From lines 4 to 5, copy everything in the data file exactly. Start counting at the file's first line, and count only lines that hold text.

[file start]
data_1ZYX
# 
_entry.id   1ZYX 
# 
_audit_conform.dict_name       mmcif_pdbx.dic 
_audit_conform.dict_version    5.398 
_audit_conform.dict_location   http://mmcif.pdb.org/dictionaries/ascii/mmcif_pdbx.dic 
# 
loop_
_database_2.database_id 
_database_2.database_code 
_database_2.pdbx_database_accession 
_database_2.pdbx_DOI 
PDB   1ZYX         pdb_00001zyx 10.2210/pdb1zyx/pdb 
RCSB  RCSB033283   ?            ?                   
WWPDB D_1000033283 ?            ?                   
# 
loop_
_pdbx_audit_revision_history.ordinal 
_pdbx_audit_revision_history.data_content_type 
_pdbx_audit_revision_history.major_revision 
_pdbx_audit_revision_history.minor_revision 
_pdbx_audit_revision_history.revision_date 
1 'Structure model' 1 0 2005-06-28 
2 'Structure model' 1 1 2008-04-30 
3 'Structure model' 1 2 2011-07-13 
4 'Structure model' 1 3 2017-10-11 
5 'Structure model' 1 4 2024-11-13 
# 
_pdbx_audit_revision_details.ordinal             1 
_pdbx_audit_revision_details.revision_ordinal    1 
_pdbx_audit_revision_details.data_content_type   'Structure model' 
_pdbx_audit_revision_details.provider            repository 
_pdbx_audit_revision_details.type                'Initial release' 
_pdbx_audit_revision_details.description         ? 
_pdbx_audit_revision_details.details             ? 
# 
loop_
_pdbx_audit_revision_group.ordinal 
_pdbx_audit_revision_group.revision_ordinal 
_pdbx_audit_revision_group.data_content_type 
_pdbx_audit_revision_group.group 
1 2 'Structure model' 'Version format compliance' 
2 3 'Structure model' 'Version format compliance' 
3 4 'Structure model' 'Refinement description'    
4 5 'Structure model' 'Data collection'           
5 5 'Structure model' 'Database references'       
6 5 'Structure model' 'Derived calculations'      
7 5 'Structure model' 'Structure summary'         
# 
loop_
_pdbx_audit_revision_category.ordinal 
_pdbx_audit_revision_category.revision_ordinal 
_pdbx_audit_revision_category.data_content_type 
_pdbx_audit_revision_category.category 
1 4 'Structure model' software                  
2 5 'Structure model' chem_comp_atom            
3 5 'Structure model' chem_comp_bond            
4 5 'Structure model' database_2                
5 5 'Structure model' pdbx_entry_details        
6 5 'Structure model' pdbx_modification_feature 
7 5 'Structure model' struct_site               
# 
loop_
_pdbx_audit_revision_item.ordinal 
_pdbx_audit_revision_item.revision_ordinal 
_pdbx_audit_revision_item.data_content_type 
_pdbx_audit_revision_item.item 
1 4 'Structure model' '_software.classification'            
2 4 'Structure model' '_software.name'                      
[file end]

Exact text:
# 
_audit_conform.dict_name       mmcif_pdbx.dic 